Because why would a band who played all their early gigs naked possibly have any good tour stories…?
What if The Velvet Underground and The Rolling Stones started jamming together in a barn sometime around the early 70s? And what if everyone was naked? The Nude Party arrived in 2018 sounding like something out of indie rock fan fiction – the perfect marriage of influence and oddness and some of the best bare-boned riffs in 50 years.
By the time the band’s second album, Midnight Manor, turned up in 2020 everyone had taken notice. A support slot for The Arctic Monkeys helped (Alex Turner is a huge fan), as did gigs with The Lemonheads, Jack White and King Gizzard And The Lizard Wizard. But the music itself did most of the talking – packing another record with seamless, timeless garage blues-rock that set The Nude Party on a pedestal few others had tried climbing in years.
“I don’t think you can just shirk everything that’s going on in the world to make a record,” says frontman Patton Magee, talking about the band’s biggest and best new album from a café in Queens. “I don’t think that’s real and I don’t think that works. When I was a kid, my dad would get real upset with me for being too negative. And I would see him Googling ‘overly pessimistic children’, before threatening to send me to military school. I don’t know what it was, but I had a super angsty, negative disposition. And then one time, I paid $400 to a chiropractic shaman to do a spirit healing on me. To this day, I genuinely don’t know if he actually did anything. But it was a really weird experience, and I definitely do feel an underlying optimism now. Sometimes I think, if I can just get a little more miserable, then I can hit the part where things are funny. Right? And that’s the best part.”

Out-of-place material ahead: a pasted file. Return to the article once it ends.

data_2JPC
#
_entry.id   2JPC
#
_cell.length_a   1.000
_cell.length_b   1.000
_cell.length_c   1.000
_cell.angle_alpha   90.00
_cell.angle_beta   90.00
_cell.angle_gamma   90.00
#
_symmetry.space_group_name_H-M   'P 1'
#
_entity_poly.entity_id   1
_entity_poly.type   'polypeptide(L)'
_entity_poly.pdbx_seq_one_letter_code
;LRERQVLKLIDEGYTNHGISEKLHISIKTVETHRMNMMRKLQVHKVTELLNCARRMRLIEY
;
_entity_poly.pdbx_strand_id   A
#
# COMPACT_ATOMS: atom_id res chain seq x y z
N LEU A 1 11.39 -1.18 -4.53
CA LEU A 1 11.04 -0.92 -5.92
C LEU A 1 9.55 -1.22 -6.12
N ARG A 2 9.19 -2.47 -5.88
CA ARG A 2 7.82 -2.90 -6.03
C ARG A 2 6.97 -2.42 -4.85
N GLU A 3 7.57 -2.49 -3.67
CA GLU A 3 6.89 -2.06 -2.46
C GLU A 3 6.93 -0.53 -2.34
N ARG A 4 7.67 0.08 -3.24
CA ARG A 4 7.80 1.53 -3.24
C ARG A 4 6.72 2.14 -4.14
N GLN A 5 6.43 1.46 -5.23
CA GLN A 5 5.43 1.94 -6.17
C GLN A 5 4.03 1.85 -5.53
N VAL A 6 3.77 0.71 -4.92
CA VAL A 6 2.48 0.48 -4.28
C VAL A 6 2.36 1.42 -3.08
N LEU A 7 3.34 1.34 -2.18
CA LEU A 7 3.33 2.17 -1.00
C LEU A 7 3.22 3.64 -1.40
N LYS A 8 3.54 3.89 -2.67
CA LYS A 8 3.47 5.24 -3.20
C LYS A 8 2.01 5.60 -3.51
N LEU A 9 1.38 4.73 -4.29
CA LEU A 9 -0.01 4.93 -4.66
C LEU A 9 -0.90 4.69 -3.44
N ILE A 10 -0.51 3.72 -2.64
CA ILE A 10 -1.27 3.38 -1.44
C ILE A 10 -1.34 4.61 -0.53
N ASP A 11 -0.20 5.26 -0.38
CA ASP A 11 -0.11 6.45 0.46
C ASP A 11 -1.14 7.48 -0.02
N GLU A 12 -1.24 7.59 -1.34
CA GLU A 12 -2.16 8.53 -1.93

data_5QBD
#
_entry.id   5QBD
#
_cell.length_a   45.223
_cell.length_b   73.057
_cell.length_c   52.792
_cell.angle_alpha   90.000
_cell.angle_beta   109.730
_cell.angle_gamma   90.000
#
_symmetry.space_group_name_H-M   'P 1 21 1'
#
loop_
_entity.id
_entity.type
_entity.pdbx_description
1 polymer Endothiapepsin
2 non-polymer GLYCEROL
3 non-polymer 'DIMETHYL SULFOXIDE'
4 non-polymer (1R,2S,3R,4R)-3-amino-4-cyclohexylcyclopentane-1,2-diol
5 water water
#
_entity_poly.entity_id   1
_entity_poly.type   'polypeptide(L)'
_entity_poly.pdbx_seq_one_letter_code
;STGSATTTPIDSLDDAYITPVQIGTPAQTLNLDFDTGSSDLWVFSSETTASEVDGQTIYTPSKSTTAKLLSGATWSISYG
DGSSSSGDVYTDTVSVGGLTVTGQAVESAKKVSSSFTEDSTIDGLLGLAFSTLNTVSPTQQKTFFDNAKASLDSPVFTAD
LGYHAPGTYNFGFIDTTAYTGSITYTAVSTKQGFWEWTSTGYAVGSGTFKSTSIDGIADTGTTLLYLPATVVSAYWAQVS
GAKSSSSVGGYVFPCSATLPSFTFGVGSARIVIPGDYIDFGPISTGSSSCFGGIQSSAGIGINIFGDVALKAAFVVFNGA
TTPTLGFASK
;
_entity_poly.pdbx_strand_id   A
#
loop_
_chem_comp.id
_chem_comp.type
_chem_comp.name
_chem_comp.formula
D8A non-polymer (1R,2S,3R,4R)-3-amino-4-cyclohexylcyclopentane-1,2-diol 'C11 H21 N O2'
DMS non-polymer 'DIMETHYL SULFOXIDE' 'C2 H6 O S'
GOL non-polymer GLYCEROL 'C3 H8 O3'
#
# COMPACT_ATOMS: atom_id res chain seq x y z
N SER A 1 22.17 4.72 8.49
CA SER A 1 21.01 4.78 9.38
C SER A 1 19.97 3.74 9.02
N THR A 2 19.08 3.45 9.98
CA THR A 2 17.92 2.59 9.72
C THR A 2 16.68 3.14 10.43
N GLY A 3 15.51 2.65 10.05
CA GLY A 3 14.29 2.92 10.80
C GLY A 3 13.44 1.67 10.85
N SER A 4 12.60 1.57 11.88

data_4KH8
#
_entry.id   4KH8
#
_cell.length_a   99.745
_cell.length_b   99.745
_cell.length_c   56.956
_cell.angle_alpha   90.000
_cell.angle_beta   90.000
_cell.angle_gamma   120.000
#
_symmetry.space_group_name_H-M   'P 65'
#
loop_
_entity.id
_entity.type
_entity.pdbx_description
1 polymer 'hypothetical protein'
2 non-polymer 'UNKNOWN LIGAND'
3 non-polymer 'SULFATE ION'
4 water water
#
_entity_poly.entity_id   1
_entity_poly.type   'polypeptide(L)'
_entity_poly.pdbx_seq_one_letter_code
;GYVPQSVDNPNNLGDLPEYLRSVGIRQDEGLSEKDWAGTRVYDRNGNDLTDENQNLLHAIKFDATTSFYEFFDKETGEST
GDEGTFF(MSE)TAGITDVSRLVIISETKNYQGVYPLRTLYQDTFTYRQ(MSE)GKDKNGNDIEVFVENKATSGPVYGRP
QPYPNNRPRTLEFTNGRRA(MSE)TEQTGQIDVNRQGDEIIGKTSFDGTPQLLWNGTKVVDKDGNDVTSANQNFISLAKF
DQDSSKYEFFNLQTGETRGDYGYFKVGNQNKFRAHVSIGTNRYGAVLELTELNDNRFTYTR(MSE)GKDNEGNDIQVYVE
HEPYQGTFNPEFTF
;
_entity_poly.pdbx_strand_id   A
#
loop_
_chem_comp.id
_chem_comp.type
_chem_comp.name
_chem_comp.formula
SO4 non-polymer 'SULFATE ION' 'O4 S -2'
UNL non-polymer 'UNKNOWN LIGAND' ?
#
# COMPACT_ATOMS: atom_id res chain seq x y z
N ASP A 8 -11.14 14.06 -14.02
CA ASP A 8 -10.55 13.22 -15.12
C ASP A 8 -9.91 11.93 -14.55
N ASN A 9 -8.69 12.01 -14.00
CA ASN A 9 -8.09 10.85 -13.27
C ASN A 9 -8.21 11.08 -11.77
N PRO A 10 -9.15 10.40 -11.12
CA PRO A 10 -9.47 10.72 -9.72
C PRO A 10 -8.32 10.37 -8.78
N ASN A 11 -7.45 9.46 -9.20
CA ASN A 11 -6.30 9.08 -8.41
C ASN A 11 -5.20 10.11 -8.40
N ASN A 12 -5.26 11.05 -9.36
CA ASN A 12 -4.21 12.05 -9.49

That, too, is right where Rides On sits – an album that sees 2023 and raises it a 1971 – an ode to making the most of it. With The Nude Party now set for a London show at Oslo on June 3, we caught up with Magee to talk gig history, stage nerves and, of course, gratuitous nudity.
The one that made you want to play music
“The first show I ever saw was at the Canyons ski resort in Park City, Utah, where I was living in middle school. And it was just a cover band. They was called The Disco Drippers or something, right? I’d never seen live music before so it was just mind-blowing to me. I remember them doing ‘Dancing Queen’, and I remember just kind of feeling amazed that they could get up there and do that. I also couldn’t understand how they possibly remembered all these notes. I just couldn’t believe it really. And then as I started to wrap my head around the idea of these chord patterns that repeat themselves, it all started to slowly make sense.”
“We didn’t start on stages. We started at house parties. I think the first show that we ever did was in the house that we were all living in. The band lived together in our sophomore year of college, and we had like five songs. The songs were basically just five riffs that got loud and quiet and loud and quiet over again for an infinite amount of time. I didn’t play guitar then so I was just singing, but we managed to make those five songs last about 45 minutes.